The exercise machine 10 comprises a frame 11 having a pair of elongate parallel spaced base members 12 of square tubing. One or more cross members 13 are secured transversely between the base members 12 at longitudinally spaced locations. A foot platform 14 of flat plate is secured to the top of the base members 12 at a rearward end to extend transversely therebetween and provide a surface upon which the athlete stands. The rearward end of the base members 12 and foot platform 14 extend rearwardly and upwardly at an angle of about 30 relative to a horizontal axis, and are supported by an inverted generally T-shaped support 15.

A pair of parallel spaced vertical members 16 of square tubing are secured at their bottom ends to a cross member 13 near the end opposite the foot platform 14. The vertical members 16 are spaced laterally inward relative to the base members 12. A horizontal upper cross member 17 is secured transversely between the vertical members 16 at their top ends. A pair of rectangular straps or brackets 18 are secured near the lower ends of the vertical members 16.

A pair of inverted V-shaped upright members 19 of square tubing are secured at their bottom ends, one to each to base member 12, in laterally opposed relation to converge upwardly therefrom. One leg 19A of each upright member 19 is longer than the other leg 19B. A cross member 13A is secured transversely between the base members 12 near the bottom end of the legs 19B of the upright members 19. An upper cross member 20 of square tubing is secured transversely between the upright members 19. A pair of rectangular straps or brackets 21 are secured at the upper ends of the longer legs 19A and extend outwardly therefrom.

A pair of elongate weight arms 22 of square tubing are pivotally mounted at one end in the brackets 21 and extend angularly outward a downward therefrom just outside the vertical members 16. A cross member 23 is secured transversely between the weight arms 22 at their outer ends. A round bar 24 secured to the top surface of the outer ends of each weight arm extends upwardly therefrom to receive weights 25. As described below, the weight arms 22 are pivotally raised and lowered about the horizontal axis of the bracket members 21.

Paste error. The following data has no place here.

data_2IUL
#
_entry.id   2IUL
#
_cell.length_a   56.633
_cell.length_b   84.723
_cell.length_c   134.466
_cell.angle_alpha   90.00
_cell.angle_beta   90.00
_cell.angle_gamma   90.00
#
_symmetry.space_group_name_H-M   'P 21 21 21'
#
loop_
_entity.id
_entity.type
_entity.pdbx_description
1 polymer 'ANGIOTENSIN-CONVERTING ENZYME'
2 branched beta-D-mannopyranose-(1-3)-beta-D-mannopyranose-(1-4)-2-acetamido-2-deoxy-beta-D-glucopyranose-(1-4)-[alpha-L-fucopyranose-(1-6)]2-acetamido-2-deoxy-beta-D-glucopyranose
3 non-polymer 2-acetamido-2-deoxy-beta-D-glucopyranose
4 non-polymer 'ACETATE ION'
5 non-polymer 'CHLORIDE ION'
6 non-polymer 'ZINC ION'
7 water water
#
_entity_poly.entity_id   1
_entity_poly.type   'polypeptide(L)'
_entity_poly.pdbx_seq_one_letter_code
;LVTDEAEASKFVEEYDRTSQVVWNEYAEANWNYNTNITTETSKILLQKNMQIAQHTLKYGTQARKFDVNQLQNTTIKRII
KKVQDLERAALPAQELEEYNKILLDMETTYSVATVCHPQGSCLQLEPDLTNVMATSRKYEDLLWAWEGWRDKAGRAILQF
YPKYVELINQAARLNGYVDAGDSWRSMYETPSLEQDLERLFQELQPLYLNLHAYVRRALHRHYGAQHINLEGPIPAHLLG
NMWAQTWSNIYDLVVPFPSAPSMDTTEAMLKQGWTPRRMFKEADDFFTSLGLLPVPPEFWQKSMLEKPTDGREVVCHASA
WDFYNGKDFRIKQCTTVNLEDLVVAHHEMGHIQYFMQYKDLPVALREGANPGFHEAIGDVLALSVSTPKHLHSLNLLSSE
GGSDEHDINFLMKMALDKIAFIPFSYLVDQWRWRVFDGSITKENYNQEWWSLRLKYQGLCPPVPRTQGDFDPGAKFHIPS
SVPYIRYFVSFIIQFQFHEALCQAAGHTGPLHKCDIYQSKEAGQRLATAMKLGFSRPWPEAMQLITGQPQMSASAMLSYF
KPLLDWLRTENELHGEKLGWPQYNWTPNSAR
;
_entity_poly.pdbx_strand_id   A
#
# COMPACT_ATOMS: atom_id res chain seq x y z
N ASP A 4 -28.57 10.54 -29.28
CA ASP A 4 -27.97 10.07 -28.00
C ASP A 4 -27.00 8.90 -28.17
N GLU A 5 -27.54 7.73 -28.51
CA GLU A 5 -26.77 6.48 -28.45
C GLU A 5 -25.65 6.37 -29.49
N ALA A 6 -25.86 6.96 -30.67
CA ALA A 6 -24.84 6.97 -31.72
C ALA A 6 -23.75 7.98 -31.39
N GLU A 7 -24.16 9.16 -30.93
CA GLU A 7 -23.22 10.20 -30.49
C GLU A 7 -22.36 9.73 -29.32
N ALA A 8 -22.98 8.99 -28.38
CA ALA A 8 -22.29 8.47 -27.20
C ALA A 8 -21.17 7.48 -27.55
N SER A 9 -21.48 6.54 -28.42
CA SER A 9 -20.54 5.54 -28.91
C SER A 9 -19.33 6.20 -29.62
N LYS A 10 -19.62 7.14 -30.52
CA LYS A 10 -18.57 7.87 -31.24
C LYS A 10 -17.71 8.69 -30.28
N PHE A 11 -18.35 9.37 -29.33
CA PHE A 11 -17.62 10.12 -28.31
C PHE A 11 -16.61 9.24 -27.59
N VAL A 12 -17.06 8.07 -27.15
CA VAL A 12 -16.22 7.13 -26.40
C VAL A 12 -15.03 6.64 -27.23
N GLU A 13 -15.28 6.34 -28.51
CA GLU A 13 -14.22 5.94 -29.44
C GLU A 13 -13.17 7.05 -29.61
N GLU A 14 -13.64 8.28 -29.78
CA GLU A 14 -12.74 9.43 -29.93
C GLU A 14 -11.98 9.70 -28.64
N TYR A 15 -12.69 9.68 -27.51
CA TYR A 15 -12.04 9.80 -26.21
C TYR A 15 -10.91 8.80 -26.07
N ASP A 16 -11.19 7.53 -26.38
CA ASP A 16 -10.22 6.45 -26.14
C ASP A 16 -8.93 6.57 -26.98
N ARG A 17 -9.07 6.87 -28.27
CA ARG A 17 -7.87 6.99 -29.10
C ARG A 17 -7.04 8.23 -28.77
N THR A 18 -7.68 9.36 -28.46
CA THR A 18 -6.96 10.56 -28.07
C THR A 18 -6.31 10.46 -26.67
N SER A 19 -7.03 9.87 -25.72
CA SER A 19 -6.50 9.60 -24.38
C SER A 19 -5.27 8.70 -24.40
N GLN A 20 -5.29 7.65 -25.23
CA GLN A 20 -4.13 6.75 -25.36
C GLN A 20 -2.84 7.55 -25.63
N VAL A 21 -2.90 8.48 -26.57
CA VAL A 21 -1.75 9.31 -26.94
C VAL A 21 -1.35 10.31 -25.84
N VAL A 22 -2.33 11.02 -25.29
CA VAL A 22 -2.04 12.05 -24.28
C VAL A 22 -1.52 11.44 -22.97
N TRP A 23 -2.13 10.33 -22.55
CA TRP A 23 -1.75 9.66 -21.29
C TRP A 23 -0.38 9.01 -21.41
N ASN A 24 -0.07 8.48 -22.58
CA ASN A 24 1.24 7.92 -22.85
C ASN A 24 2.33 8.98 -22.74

A pair of elongate lift arms 26 formed of square tubing are pivotally connected in the brackets 18 on the vertical members 16 and extend angularly upward and outward therefrom toward the foot platform end (14) and pass over the cross member 20 secured between the upright members 19. A generally rectangular shoulder pad 27 is secured to the underside of the free end of each lift arm 26. The outer end portions of the lift arms 26 and shoulder pads 27 extend rearwardly and downwardly at an angle relative to the longitudinal axis of the lift arms. A cross member 28 is secured transversely between the lift arms 26 intermediate their ends. A round crossbar is secured transversely between the lift arms 26 near the forward ends of the shoulder pads 27. A front pair of padded hand grips 29 and a rear pair of padded hand grips 30 extend laterally outward from the sides of the lift arms 26 near the forward and rearward ends of the shoulder pads 27, respectively.

A generally L-shaped lift arm support bar 31 having a support plate 32 at the end of one leg and a handle 33 at the end of the other leg is pivotally mounted on the cross member 20 and is movable between a generally horizontal lowered position and a generally vertical raised position. When the lift arm support bar 31 is in its lowered position, the lift arms 26 may be supported intermediate their ends on the upper cross member 20 wherein the outer ends of the lift arms 26, shoulder pads 27 and hand grips 29, 30 are disposed at a shorter height above the foot platform 14. When the lift arm support bar 31 is in its generally vertical raised position one of the lift arms 26 or a cross member 28 between the lift arms may be supported on the support plate 32 of the lift arm support bar whereby the outer ends of the lift arms, shoulder pads 27, and hand grips 29, 30 are disposed a greater height above the foot platform 14. Thus, the lift arms 30, shoulder pads 37 and hand grips 29, 30 may be disposed at different heights for different exercises.